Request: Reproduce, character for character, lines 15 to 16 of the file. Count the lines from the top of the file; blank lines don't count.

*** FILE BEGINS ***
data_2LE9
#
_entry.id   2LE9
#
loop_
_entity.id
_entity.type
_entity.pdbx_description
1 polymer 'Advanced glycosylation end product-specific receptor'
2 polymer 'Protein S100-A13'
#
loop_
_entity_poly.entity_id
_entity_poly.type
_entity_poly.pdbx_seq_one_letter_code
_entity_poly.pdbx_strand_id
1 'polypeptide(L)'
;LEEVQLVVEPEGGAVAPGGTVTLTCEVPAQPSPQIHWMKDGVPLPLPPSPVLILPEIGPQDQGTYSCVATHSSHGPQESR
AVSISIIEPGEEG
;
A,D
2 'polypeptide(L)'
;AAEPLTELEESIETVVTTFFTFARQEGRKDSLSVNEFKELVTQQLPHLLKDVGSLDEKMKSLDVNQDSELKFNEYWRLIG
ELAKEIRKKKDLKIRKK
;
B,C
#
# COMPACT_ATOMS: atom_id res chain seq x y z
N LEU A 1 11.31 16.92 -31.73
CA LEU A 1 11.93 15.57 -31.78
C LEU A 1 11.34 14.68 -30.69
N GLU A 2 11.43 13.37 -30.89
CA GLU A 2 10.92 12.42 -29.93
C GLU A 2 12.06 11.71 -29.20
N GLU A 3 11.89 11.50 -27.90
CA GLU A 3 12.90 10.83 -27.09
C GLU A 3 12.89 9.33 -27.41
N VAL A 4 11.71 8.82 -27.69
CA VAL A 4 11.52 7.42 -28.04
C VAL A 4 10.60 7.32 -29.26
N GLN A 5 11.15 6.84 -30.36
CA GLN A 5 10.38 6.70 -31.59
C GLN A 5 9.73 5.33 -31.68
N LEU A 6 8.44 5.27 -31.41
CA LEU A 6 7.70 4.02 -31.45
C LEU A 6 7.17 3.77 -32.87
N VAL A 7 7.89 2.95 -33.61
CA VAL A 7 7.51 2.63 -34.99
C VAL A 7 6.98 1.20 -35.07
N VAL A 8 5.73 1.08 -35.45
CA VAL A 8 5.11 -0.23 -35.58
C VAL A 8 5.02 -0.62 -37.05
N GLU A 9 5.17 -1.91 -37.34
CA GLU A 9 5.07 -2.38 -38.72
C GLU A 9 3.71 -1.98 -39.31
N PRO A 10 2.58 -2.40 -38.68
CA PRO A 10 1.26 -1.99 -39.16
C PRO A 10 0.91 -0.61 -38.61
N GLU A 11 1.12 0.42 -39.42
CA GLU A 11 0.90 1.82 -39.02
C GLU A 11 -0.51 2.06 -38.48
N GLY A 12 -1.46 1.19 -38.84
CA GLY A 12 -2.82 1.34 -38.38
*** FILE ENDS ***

_entity_poly.pdbx_seq_one_letter_code
_entity_poly.pdbx_strand_id